In FIG. 16, when the movable prism 40 is moved from the solid line position to the broken line position, the reflection position of the illumination light beam is moved from Lc on the reflection plane 40c shown in FIG. 17 to Lc', and the reflection positions of the observation light beams are moved from La and Lb on the reflection planes 40a and 40b to La' and Lb' so that the illumination light flux and the observation light flux approach to the center axis of the object lens 1 with the same bare line spacing. That is, the stereoscopic view angle and the illumination angle are changed at the same angle rate.

When the illumination angle and the stereoscopic view angle are to be changed at the same rate depending on the application of the stereoscopic microscope, the embodiment of FIG. 16 is preferable to the embodiment of FIG. 14. However, the embodiment of FIG. 14 has a wider application because the illumination system movable prism 39 and the observation system prism 32 can be moved either parallelly or singly.

In the above embodiment, the observation system prism is moved as a single unit. Alternatively, the observation system prism may be divided into a plurality of sections. The direction of movement of the prism is not limited to the direction of the center axis of the object lens but the prism may be radially moved from the optical axis of the object lens. By moving the prism away from the center axis, the base line spacing to the center axis is increased so that the base line spacing can be adjusted as can be done in the previous embodiment in which the prism is moved along the center axis of the object lens.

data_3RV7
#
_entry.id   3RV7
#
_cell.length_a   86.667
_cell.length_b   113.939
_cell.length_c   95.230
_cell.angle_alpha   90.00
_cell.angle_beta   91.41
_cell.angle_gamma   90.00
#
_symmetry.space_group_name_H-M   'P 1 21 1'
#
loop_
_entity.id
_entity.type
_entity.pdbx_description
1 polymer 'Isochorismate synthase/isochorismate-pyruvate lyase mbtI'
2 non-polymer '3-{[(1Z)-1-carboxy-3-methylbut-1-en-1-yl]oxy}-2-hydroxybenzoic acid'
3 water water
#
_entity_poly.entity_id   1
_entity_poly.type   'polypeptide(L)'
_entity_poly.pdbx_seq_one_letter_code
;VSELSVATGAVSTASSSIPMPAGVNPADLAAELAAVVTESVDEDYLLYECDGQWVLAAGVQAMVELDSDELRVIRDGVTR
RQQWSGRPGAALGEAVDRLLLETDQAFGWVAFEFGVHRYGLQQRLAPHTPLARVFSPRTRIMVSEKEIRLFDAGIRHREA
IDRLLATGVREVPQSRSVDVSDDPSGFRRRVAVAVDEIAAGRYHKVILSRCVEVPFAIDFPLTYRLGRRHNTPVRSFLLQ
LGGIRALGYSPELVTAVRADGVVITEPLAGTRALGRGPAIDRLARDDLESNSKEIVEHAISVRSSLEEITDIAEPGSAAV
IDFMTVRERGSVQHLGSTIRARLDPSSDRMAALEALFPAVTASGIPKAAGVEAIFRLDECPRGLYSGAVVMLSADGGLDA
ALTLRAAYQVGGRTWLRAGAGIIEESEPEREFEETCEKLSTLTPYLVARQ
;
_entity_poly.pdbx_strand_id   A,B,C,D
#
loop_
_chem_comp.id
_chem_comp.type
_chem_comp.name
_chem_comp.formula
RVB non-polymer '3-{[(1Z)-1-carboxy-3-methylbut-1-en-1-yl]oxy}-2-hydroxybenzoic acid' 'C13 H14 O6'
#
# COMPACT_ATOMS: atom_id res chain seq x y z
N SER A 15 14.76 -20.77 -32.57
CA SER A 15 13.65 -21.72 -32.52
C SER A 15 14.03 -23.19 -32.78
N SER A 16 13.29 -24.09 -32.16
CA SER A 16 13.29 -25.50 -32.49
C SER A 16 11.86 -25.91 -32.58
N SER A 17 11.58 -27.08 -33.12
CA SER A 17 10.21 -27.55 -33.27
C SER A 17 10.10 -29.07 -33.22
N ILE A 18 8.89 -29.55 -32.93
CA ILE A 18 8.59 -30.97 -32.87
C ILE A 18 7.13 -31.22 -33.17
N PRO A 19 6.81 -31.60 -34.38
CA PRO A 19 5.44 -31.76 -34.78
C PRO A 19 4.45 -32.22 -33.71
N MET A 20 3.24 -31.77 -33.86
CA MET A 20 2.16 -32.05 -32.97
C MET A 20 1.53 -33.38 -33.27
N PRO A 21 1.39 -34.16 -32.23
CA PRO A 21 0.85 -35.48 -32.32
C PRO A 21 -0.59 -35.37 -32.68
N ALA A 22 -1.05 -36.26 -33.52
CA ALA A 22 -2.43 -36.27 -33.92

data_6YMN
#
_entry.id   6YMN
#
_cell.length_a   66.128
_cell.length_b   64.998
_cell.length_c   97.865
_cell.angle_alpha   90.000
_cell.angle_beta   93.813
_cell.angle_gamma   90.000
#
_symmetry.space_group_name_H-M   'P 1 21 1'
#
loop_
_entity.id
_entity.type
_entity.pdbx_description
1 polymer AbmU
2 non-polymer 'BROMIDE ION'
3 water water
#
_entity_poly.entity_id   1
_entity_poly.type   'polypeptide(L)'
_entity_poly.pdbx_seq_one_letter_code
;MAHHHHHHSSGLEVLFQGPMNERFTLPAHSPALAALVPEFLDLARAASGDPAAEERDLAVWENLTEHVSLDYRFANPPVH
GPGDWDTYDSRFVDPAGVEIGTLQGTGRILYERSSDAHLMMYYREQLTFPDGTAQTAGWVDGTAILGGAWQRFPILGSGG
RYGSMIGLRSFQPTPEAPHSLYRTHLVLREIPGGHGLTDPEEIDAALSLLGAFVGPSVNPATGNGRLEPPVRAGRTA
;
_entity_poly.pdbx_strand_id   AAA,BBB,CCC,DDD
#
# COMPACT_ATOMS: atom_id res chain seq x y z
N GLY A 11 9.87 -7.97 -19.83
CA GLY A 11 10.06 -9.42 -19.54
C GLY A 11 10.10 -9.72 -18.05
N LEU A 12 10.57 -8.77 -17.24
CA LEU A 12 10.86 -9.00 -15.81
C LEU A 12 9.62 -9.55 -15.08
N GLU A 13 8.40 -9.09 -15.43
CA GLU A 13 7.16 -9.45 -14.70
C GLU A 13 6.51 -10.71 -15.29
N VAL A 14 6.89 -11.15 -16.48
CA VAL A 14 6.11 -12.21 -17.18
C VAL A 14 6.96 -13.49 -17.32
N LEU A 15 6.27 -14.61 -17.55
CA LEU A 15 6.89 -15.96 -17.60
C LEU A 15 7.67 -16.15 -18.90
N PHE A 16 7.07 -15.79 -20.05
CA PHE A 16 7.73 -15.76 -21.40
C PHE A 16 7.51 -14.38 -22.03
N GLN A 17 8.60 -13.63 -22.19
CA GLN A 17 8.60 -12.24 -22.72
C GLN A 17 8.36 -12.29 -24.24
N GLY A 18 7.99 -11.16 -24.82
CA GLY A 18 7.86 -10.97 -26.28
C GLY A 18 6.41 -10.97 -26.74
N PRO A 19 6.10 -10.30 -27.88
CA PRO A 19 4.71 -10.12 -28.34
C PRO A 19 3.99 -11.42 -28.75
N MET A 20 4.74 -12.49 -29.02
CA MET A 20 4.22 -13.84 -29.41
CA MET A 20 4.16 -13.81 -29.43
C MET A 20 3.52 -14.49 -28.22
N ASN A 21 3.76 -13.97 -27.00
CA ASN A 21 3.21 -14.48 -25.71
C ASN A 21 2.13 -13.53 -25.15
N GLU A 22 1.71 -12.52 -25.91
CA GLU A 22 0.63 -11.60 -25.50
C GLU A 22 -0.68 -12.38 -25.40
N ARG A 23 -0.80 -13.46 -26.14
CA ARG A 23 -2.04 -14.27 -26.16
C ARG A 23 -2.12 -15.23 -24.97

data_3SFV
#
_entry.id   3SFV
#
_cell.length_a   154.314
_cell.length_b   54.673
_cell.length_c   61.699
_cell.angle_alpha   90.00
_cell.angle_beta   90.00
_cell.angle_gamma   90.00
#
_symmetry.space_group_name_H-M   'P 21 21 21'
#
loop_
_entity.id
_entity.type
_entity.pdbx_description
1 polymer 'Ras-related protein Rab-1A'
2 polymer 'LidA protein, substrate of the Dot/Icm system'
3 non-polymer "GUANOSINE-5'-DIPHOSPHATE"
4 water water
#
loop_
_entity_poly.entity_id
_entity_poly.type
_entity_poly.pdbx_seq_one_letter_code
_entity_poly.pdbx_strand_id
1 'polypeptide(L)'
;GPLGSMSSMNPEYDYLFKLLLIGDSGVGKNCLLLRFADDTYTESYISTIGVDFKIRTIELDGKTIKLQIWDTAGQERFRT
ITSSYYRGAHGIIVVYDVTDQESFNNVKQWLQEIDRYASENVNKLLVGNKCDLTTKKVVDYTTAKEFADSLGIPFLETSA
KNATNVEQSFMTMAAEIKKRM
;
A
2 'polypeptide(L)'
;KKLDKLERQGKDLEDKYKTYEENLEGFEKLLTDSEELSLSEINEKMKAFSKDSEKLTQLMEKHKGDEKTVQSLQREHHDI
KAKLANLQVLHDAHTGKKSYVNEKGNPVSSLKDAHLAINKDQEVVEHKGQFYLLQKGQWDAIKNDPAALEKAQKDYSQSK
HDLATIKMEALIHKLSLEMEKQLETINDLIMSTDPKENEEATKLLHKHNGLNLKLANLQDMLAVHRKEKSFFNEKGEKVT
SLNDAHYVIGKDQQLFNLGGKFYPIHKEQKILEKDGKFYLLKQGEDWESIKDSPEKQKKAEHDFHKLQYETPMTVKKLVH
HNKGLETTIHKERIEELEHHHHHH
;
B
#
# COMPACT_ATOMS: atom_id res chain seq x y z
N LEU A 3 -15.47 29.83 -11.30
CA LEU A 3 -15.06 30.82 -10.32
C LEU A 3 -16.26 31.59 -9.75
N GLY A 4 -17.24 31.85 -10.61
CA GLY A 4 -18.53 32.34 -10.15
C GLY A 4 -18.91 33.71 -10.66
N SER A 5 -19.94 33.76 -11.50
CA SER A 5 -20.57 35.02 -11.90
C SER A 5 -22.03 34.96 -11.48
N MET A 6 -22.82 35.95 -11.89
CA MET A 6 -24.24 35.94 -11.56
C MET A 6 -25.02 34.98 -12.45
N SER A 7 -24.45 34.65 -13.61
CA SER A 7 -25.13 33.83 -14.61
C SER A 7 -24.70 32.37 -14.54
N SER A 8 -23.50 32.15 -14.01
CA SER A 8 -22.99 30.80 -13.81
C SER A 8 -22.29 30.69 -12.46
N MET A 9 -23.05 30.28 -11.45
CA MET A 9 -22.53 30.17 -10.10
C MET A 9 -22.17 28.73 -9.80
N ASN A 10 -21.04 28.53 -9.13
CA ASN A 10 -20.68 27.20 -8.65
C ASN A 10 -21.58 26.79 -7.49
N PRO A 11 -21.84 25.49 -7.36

In addition to the prism, the mirrors 33a, 33b and 37 or 43a, 43b and 47 may be moved in union or independently in the direction of the center axis of the object lens or in the radial direction normal to the center axis. For example, in FIG. 14, if the illumination system movable prism 39 is fixed and the mirror 37 is moved upward along the center axis of the object lens 31, the base line spacing to the center axis of the object lens 31 is widened. When the movable prism 39 and the mirror 37 are simultaneously moved in the opposite directions, for example, the mirror 37 is moved upward and the movable prism 9 is moved downward, the base line spacing can be more effectively widened.

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Classifications
U.S. Classification359/377, 359/389, 359/471
International ClassificationG02B21/22
Cooperative ClassificationG02B21/22
European ClassificationG02B21/22
Legal Events
DateCodeEventDescription
Oct 29, 1998FPAYFee payment
Year of fee payment: 12
Sep 29, 1994FPAYFee payment
Year of fee payment: 8
Oct 23, 1990FPAYFee payment
Year of fee payment: 4
Oct 20, 1987CCCertificate of correction
Aug 22, 1985ASAssignment
Owner name: CANON KABUSHIKI KAISHA 30-2, 3-CHOME, SHIMOMARUKO,
Free format text: ASSIGNMENT OF ASSIGNORS INTEREST.;ASSIGNOR:MATSUMURA, ISAO;REEL/FRAME:004448/0749
Effective date: 19850819